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  • Writer's pictureChristina

Interview with the Vancouver Black Therapy and Advocacy Foundation

I was interviewed by the Vancouver Black Therapy and Advocacy Foundation, an organization that was formed by a concerned member of the Black community in the Lower Mainland of British Columbia. It is my honour to have been part of the team providing funded sessions to the community at a reduced cost as part of the work towards de-stigmatizing mental health. Check out my interview and, please consider donating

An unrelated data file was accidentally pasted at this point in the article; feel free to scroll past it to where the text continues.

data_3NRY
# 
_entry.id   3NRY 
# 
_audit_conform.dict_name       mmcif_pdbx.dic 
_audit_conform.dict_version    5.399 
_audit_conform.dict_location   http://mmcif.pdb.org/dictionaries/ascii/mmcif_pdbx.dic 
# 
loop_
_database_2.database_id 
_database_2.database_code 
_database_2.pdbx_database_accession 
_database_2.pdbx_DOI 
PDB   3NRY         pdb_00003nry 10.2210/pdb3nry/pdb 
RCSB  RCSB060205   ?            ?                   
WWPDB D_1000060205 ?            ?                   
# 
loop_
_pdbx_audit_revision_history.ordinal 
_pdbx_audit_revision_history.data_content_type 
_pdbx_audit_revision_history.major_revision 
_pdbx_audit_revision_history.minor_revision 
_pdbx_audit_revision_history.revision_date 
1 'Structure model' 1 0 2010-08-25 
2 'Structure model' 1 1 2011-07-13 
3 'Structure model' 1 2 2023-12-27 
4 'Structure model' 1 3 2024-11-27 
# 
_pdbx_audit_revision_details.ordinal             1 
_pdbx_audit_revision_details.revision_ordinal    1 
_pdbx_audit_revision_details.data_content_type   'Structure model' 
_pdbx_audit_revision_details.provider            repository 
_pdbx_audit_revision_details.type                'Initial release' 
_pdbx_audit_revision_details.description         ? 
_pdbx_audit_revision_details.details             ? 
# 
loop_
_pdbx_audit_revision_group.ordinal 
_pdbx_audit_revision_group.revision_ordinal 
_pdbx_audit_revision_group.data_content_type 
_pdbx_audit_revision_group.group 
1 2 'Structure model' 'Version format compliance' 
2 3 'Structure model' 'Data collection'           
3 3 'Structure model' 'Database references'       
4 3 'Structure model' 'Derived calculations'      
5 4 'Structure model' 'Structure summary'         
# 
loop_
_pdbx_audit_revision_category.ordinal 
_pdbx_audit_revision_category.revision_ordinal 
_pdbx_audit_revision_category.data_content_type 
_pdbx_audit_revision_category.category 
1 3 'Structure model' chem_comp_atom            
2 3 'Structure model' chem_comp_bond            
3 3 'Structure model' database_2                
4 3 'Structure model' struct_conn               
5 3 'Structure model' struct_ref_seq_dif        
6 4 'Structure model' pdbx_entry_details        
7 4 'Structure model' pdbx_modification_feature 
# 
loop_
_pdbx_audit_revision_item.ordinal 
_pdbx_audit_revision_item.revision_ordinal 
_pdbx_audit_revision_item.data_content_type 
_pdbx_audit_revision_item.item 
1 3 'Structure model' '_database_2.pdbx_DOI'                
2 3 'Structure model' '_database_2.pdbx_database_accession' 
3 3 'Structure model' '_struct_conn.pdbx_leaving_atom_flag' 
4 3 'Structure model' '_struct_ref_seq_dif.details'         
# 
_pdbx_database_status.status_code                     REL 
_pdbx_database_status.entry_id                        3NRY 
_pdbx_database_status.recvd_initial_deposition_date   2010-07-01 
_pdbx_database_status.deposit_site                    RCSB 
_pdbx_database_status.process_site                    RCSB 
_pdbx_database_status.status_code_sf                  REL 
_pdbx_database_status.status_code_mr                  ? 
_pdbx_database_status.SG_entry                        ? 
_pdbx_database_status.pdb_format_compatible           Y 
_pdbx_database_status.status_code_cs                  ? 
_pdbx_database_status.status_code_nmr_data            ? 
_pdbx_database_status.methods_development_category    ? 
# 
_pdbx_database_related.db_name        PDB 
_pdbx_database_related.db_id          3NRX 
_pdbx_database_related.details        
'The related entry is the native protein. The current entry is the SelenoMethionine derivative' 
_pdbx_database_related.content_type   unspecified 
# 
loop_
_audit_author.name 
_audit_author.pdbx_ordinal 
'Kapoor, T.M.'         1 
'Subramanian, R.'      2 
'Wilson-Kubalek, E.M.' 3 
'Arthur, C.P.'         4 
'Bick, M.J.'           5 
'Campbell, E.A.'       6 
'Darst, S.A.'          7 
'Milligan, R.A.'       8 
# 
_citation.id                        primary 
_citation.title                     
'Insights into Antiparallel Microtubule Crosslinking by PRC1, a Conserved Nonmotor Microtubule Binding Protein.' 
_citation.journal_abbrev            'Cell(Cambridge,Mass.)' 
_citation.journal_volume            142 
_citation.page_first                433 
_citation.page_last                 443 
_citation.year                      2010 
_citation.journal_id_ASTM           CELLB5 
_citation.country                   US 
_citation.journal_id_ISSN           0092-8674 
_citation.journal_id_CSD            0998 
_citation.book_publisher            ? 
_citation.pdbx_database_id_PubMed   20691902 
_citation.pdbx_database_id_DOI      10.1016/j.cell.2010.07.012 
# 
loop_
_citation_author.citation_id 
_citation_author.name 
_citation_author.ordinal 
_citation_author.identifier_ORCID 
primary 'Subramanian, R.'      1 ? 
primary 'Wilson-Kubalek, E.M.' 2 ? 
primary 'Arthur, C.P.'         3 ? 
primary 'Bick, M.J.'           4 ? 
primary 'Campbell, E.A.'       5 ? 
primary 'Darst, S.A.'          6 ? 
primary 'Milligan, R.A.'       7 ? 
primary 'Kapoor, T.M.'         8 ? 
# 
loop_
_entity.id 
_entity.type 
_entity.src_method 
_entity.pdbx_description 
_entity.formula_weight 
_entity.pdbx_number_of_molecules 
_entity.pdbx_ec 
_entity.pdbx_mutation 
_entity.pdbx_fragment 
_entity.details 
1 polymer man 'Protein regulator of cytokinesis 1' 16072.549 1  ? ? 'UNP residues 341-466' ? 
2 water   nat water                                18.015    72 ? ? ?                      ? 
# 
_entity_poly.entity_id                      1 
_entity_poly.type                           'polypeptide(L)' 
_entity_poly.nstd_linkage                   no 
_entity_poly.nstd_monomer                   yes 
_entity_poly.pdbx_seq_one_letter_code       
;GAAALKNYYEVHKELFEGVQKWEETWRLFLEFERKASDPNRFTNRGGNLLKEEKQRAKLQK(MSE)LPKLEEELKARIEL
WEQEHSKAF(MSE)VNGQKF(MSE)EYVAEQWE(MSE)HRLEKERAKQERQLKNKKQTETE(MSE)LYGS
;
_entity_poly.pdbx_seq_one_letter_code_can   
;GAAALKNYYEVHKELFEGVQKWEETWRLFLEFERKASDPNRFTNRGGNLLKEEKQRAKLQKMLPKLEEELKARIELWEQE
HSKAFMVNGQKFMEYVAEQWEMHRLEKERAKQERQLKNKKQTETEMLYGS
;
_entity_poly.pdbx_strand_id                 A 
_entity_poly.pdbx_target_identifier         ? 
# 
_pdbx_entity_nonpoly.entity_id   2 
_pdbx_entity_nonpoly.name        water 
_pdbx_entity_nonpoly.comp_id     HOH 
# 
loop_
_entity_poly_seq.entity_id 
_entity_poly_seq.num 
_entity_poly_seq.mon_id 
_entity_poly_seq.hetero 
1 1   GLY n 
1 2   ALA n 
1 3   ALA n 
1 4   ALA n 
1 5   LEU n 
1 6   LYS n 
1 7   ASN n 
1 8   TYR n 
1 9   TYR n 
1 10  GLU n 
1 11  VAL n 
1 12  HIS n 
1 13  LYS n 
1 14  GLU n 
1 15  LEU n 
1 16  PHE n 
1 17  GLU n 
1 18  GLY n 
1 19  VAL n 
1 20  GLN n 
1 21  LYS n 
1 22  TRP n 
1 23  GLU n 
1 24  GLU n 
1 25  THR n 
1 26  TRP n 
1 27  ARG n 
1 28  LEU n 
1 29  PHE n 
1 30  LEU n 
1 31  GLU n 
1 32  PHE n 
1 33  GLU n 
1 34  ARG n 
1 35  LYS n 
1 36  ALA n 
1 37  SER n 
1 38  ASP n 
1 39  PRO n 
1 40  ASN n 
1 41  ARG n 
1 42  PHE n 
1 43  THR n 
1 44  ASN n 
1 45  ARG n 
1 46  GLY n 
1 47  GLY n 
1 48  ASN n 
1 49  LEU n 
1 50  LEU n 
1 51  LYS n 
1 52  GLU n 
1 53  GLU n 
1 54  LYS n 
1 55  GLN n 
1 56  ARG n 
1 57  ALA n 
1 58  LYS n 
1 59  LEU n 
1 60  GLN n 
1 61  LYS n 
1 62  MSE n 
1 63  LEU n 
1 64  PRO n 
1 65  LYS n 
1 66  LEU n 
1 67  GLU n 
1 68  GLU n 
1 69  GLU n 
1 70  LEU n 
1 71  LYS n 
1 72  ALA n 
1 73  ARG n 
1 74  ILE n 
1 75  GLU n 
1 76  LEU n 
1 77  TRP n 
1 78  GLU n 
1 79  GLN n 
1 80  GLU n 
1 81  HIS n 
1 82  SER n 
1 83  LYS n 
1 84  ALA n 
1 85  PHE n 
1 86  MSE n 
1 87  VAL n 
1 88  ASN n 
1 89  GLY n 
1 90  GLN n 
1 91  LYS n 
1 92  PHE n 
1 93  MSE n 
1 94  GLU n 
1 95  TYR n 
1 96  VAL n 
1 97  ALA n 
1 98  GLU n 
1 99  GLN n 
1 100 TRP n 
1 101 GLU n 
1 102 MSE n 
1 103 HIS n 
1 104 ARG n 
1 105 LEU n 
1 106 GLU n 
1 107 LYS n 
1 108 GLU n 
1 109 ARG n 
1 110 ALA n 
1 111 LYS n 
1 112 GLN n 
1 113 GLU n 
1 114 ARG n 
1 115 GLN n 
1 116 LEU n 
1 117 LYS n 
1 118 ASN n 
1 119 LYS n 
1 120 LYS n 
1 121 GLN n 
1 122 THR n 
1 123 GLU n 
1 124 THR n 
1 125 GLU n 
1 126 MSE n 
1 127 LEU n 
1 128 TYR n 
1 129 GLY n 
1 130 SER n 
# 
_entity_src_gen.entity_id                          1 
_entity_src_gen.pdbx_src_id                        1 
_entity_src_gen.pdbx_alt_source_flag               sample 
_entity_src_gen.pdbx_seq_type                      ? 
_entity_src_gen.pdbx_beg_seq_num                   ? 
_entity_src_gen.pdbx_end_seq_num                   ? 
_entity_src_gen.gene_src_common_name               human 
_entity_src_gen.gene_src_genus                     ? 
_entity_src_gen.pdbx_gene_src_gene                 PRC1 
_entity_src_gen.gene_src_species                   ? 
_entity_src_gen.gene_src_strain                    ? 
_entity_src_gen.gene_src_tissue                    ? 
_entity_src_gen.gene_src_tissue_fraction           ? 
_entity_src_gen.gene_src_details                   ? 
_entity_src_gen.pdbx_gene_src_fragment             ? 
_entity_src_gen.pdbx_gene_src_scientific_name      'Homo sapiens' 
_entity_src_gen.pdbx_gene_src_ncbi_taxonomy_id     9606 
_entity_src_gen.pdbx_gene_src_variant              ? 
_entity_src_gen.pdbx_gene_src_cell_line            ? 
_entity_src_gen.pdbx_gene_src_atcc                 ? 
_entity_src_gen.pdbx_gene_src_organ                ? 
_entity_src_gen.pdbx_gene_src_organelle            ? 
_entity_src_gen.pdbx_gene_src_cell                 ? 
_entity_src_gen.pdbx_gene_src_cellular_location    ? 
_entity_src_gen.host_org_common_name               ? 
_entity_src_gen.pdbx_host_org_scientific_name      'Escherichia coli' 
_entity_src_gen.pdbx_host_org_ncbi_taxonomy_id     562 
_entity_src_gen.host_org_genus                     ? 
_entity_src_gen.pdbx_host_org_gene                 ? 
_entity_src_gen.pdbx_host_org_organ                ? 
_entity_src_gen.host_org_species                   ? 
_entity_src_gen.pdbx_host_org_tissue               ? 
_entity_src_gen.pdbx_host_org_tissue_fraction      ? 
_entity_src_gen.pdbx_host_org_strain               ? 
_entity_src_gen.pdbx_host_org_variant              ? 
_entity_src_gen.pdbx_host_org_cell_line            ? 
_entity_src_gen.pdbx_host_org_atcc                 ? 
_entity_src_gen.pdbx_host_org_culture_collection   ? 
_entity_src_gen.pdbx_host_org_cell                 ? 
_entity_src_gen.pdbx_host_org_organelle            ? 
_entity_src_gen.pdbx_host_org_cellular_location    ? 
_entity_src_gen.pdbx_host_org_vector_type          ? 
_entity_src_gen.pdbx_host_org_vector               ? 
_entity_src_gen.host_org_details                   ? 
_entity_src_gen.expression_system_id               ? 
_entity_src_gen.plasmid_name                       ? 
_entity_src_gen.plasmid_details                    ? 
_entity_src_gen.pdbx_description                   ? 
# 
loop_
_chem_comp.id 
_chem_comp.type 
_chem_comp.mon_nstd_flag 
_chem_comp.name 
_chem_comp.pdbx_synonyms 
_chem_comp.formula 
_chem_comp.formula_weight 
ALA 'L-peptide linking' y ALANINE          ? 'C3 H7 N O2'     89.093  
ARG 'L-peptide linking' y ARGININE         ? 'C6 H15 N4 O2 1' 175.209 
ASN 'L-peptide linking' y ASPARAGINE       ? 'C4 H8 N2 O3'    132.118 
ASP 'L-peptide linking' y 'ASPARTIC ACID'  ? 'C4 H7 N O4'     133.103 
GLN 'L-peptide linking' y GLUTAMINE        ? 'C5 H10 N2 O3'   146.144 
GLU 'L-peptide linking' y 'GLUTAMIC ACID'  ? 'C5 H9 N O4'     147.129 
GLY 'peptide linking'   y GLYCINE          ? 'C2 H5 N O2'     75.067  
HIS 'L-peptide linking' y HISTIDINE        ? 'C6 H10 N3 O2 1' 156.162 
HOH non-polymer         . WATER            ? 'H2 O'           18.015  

Meet our Counsellor: Christina Fenton 1. Black folks are often painted as strong and resilient, so while working hard is encouraged, taking breaks is shunned on. What advice do you give to clients, especially Black clients, who are struggling with burn-out yet feel guilty for taking breaks? C.F: This is an excellent question! I usually hear this from Black women in particular and I take the time to remind them that everyone is entitled to rest. When they report that they are "tired", I usually tell them that "tired" is a blanket term for a lot of things they were never encouraged to express. I also tell them that the only cure for exhaustion is rest and that the need for rest is a human constant. 2. Is there a single cause, reason and/or motivation that drives you as a therapist? What got you into the field, and what keeps you inspired to continue supporting others? C.F: Back when I was in education, students came to me with their personal problems because they needed support and somehow trusted me. I had no idea how to actually be of help and so I decided it was time to change careers and make that jump into acquiring the skills that actually help people create better lives with higher levels of mental well being. Now that I am in practice, I am able to bring my entire self into sessions with clients and help them make sense of what they are dealing with. When I see people coming in and doing the work, I feel such fulfillment that I often wonder why it took me so long to become a therapist. 3. As the stigma of mental health has decreased over recent years, individuals have become more open to talking about mental health however, there has also been a shift where particularly young folks are using psychiatric terms for common experiences as it appears almost cool and trendy. Examples of this may include those that do not have bipolar using terms such as “manic” on social media, or individuals using the word “traumatic” to describe typical uncomfortable situations without grasping the significance of the term and/or PTSD. What are your thoughts on this recent trend? Do you find this to be a negative and/or positive shift? Do you think there is a way to find a middle ground where people are comfortable discussing mental health challenges while also refraining from glamourising it? C.F: I am conflicted on this one. On the one hand, if it starts to normalize mental health concerns, it may not be negative and that is certainly better than the use of ridiculous euphemisms that further shroud mental health in mystery. However, this is where the field of psychology is failing. We as practitioners have a duty to educate the public so that terms are not used out of context. The responsibility rests on those of us with the training to help others achieve a better understanding of what these terms are so that we can have the level of accurate familiarity with these terms the same way we do with stress, gluten sensitivity, migraines, diabetes and other common physical problems. 4. Why is it important to build joy into our lives, and how do you build joy into your life? C.F: Our ancestors who lived in chains found a way to create joy as an act of protest. If we truly want to honour their legacy, we should do the same. I tell clients that Bob Marley, the universal voice of the disenfranchised, sang not just about rising up against tyranny and Black liberation but, he also sang about love and sex (Turn your Lights Down Low, Stir it Up, Kinky Reggae). Before COVID, travel and connecting with people dear to me were my major ways of building joy into my life. Since COVID, I have learned to take pleasure in simple things like a good meal, a funny TV show and simply feeling sunshine on my face during the summer. 5. Our foundation prioritizes connecting Black folks with Black practitioners. Why do you think Black-led healing matters in the mental health field, and what do you think the value is in having a practitioner from your racial background? C.F: A lot of clients tell me that non-Black practitioners simply do not understand them. It is not a matter of bad intentions, it is actually an issue of a lack of competence. Our family structures, ethnicities, and the institutional racism we live in every day influence the way we show up in the world. White practitioners are often not able to handle the enormity of our experiences and either feel defensive or guilty. Neither of these responses is helpful. This is why Black therapists have full caseloads! Oftentimes people tell me that they feel seen for the first time as they do not have to explain the extended family structure and other elements of our normal as Black people. Let us also not forget that medical and psychological services have racism built into them so it takes us on the inside to change things to reflect the realities of our clients rather than changing the clients to suit an oppressive structure. 6. For readers looking to get in touch with you or learn more about your practice, where can they find you? Website - Instagram - Facebook -

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